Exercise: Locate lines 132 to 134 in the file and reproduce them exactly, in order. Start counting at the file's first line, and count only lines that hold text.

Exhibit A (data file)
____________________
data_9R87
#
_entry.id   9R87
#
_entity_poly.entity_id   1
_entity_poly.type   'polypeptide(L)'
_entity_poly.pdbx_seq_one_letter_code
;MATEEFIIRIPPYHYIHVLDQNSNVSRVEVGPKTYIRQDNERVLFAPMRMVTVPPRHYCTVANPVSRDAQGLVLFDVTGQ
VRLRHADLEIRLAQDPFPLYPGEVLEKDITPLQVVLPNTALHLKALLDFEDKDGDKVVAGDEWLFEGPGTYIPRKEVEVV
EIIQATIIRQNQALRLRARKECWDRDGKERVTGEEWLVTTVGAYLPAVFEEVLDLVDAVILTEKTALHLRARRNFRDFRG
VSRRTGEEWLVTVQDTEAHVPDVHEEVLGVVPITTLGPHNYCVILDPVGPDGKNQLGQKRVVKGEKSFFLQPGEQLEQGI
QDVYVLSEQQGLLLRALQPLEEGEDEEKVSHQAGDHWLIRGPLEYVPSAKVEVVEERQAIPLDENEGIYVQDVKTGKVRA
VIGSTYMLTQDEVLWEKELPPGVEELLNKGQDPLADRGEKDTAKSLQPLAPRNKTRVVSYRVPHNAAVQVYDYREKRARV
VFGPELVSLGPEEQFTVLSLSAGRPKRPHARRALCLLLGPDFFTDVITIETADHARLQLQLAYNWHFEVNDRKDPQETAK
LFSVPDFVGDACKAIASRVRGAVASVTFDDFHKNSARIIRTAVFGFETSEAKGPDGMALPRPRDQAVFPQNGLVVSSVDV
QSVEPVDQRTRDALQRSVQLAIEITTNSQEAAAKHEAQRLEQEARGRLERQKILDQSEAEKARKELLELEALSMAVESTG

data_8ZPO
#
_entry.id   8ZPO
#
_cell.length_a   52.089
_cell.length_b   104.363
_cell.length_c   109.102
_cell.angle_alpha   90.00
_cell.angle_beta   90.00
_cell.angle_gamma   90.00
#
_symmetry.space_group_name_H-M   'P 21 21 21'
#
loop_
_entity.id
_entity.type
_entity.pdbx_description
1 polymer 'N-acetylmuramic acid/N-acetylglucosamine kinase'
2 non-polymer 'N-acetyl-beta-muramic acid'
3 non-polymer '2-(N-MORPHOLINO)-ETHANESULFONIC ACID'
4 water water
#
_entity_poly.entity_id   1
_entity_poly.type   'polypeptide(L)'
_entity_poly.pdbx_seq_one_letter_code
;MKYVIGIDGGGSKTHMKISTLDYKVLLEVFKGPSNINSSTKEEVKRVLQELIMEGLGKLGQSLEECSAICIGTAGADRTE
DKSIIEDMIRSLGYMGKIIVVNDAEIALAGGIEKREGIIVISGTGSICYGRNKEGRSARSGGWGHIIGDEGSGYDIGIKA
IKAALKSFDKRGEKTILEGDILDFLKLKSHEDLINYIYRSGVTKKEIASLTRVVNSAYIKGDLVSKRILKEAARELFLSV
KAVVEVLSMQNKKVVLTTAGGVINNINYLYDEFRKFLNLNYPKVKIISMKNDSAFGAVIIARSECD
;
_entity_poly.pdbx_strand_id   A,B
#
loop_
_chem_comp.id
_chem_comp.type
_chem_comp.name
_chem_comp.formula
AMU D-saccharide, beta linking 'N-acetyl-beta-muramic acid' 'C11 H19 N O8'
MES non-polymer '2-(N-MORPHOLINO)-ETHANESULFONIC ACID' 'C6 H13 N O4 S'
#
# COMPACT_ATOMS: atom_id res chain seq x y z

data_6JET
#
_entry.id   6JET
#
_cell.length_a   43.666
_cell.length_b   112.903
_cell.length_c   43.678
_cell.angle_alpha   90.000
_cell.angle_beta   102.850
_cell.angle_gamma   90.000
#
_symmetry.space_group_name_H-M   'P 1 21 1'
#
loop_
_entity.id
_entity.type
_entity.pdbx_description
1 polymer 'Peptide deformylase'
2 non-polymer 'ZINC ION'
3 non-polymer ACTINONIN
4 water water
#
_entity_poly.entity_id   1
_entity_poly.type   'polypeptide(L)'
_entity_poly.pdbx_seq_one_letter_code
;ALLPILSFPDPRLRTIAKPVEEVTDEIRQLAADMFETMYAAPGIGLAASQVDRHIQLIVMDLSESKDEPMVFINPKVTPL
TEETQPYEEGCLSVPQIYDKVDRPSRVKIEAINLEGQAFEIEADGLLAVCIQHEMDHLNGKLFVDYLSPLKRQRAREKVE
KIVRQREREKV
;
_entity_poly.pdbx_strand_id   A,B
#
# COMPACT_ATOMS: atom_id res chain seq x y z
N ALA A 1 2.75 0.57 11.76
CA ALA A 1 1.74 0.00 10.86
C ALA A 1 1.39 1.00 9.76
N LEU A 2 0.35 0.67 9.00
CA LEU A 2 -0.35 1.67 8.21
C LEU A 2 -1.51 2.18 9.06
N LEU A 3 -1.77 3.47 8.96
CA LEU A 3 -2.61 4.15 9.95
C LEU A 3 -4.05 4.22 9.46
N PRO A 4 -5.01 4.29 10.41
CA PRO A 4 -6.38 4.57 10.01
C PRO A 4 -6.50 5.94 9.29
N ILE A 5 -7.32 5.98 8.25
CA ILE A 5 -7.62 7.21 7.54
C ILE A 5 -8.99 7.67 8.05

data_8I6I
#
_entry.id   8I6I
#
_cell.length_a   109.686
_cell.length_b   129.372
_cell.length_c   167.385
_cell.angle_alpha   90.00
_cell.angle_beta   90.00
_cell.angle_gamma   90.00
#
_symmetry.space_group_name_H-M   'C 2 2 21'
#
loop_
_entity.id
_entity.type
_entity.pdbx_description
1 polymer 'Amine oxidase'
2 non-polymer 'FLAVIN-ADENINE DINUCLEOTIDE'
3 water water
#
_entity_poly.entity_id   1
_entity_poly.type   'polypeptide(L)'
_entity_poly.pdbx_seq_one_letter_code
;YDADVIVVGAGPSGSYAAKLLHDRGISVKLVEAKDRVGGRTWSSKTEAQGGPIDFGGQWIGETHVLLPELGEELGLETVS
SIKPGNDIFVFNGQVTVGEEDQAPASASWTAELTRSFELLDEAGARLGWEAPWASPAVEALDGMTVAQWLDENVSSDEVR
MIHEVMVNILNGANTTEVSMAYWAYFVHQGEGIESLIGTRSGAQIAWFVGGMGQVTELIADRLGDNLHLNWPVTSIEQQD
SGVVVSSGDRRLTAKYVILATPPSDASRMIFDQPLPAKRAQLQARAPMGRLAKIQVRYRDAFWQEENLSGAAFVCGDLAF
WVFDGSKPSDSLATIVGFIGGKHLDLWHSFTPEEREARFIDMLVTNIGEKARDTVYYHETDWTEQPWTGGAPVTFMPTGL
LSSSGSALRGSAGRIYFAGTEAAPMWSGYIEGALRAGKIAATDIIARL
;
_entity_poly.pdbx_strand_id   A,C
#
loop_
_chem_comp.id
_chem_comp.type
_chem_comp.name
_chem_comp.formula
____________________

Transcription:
SGVVVSSGDRRLTAKYVILATPPSDASRMIFDQPLPAKRAQLQARAPMGRLAKIQVRYRDAFWQEENLSGAAFVCGDLAF
WVFDGSKPSDSLATIVGFIGGKHLDLWHSFTPEEREARFIDMLVTNIGEKARDTVYYHETDWTEQPWTGGAPVTFMPTGL
LSSSGSALRGSAGRIYFAGTEAAPMWSGYIEGALRAGKIAATDIIARL